Autism and bullying prevention
Protecting our most vulnerable populations.
Autism Awareness month is a terrific platform for educating children and adults that the rate for children with disabilities who experience bullying is much higher than that of the general population. Of students diagnosed with Autism Spectrum Disorder, 65-90 percent are, or have been targets of bullying according to the Autism Alliance of Michigan (AAOM). With one in 68 children being diagnosed with Autism spectrum disorder, far too many youth are facing unsafe (both physically and emotionally) environments. A relentless tour has been launched by AAOM through Anthony Ianni to raise awareness of this statistic and empower students to eradicate it.
Students with disabilities and the witnesses to their treatment are all at risk for mental illness challenges, substance abuse and poor academic performance. Over 80 percent of seventh grade students in many Michigan counties reported witnessing bullying acts (whether physical, verbal or through cyber means) during 2012-2013, shown in an online survey called Michigan Profile for Healthy Youth. Youth targeted, those doing the bullying behaviors and the witnesses are all at risk of unhealthy outcomes of substance abuse, academic struggles to mental health conditions, making bullying issues far too important to be complacent. Autism Speaks provides great materials for learning resources related to needs, adaptations and booklists for children and adults.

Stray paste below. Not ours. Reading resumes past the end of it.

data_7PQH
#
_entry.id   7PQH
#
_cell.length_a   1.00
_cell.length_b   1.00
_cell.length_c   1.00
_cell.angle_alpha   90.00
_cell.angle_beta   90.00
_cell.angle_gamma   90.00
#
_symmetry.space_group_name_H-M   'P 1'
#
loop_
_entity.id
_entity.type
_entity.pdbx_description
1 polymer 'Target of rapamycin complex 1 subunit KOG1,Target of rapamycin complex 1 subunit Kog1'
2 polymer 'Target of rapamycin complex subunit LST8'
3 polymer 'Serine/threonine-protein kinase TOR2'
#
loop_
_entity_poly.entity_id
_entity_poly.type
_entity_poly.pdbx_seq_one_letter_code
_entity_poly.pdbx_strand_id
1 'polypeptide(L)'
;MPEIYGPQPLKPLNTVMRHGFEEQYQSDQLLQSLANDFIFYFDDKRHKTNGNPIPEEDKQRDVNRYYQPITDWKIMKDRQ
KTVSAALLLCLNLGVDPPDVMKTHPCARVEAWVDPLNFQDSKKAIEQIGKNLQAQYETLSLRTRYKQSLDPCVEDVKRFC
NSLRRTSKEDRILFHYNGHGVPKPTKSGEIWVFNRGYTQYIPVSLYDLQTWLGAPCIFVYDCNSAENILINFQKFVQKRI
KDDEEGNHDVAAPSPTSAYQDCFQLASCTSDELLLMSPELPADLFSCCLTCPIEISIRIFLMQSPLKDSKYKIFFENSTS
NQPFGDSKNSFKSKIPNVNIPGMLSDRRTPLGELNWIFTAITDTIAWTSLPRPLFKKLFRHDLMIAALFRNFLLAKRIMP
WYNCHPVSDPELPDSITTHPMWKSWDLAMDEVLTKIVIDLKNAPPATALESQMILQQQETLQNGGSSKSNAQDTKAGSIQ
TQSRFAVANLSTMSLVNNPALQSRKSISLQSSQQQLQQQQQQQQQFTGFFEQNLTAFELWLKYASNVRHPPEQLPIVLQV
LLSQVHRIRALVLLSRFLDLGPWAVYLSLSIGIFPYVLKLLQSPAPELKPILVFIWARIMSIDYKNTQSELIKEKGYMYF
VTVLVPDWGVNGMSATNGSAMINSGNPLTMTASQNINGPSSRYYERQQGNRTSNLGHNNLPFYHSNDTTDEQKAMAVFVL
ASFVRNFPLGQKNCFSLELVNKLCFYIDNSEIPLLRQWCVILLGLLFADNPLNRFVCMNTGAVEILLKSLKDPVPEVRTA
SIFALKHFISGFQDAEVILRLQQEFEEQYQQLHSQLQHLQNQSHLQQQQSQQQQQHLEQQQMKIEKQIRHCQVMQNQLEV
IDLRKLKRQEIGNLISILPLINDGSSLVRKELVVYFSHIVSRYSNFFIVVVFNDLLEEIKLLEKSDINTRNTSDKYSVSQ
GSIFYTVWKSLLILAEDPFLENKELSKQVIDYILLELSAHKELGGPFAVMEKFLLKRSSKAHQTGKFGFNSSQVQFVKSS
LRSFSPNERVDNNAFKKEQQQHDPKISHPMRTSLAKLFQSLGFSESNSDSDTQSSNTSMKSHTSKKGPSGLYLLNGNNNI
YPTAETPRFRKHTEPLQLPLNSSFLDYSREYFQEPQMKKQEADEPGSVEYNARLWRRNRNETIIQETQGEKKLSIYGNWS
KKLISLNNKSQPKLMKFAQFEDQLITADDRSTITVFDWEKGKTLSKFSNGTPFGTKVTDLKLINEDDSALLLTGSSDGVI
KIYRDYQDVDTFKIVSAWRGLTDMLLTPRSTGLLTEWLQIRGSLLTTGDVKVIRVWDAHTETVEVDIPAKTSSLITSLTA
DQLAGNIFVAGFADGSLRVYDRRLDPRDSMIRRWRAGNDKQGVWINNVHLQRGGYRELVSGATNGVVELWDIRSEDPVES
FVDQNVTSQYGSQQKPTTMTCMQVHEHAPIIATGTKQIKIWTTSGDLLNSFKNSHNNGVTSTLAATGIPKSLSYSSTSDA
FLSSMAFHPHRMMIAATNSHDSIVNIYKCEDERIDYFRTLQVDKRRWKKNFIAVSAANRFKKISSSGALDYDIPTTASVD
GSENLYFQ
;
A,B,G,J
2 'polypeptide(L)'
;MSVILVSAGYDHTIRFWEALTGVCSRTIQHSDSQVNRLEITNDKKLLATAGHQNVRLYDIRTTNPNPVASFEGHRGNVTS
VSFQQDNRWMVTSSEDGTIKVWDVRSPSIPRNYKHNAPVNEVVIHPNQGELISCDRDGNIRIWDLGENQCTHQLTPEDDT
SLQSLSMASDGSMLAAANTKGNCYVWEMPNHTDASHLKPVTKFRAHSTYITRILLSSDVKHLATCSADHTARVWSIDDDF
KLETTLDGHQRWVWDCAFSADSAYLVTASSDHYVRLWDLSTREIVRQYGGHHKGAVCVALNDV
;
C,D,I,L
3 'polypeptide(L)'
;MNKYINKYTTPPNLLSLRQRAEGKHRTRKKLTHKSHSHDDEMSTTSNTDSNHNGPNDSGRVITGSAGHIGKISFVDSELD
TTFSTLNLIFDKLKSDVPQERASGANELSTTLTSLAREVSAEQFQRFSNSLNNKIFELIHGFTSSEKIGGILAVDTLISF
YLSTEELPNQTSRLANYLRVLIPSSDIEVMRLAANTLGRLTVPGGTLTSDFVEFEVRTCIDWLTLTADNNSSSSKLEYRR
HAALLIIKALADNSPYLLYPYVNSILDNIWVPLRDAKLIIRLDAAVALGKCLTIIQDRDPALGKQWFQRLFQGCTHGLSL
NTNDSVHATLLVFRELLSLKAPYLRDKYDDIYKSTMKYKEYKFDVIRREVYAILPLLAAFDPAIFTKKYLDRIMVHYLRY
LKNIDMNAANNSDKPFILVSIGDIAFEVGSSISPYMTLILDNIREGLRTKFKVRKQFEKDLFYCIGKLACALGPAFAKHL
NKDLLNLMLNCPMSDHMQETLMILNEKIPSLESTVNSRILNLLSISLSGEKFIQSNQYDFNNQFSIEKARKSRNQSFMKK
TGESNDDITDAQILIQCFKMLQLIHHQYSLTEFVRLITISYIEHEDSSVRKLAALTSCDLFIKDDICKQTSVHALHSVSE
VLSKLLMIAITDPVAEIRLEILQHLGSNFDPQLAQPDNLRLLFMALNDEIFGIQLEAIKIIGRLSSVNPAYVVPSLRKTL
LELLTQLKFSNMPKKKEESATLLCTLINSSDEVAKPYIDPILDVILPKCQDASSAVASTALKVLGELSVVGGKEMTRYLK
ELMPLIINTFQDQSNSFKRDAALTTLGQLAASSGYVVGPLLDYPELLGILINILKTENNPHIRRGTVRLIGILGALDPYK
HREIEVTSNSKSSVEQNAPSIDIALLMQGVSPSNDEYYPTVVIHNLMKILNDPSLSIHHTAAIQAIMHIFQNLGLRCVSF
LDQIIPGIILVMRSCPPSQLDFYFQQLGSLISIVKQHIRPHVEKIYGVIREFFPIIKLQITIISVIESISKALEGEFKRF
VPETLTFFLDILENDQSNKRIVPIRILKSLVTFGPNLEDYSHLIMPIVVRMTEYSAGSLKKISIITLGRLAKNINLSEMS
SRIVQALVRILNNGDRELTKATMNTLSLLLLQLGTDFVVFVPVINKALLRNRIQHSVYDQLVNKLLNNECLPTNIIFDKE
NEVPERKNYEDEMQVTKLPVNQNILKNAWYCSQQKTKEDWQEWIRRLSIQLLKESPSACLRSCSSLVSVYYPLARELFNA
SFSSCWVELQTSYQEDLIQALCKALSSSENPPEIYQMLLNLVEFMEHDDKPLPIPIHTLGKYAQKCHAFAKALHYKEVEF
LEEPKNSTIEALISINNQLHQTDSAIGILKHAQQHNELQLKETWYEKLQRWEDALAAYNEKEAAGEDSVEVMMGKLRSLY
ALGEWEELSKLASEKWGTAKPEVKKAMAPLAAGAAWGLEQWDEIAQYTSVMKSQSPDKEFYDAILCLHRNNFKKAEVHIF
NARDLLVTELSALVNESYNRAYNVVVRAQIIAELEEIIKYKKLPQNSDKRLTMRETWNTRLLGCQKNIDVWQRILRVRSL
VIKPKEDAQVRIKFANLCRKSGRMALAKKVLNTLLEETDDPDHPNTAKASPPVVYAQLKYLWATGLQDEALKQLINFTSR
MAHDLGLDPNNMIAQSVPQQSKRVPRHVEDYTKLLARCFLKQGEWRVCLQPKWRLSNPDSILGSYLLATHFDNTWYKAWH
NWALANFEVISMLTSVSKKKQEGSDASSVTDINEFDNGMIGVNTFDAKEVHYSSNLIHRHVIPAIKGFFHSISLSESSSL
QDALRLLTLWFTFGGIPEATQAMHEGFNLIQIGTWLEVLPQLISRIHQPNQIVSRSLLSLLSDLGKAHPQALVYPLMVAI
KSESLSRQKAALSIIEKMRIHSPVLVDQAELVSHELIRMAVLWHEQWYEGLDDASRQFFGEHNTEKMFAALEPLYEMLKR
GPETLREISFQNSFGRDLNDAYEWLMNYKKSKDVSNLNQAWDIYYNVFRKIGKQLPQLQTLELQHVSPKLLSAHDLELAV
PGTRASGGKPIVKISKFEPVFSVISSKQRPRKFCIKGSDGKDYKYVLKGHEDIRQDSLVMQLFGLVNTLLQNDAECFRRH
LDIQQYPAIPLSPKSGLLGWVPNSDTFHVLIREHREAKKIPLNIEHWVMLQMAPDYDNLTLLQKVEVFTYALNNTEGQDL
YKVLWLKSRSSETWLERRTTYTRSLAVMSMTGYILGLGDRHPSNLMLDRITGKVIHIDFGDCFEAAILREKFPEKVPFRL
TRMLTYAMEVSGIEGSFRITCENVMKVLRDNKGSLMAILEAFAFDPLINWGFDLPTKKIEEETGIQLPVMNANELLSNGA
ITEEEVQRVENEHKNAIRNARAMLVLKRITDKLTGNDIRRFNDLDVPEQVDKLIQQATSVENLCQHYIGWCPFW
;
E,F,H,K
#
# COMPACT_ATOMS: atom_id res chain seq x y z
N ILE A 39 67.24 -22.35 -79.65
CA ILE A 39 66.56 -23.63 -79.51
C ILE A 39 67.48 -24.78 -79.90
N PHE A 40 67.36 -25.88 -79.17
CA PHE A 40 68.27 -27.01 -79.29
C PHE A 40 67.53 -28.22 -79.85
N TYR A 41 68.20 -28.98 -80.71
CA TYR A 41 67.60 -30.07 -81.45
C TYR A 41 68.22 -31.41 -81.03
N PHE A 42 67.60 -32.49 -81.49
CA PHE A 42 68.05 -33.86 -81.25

Bullying prevention measures in communities can be part of creating healthy youth and adult relationships based on self-respect and respect for others by examining the complex issues contributing to bullying behaviors. Such programs strengthen communities and improve health outcomes for the future of Michigan residents. Michigan State University Extension educators work with childcare providers, afterschool settings and clubs through the BeSafe initiative. Hands on activities, scenarios and discussion focusing on respect, perspective, cyber behaviors, human differences, emotional and social intelligence, moving from bystanders to allies, safety plans and reflection are designed to create an atmosphere of teen and adult partnership while building skills.
MSU Extension also links communities with other resources including recorded webinar trainings, recommended readings and tip sheets by StopBullying.gov. To contact an expert in your area, visit msue.anr.msu.edu/county or call 888-MSUE4MI (888-678-3464).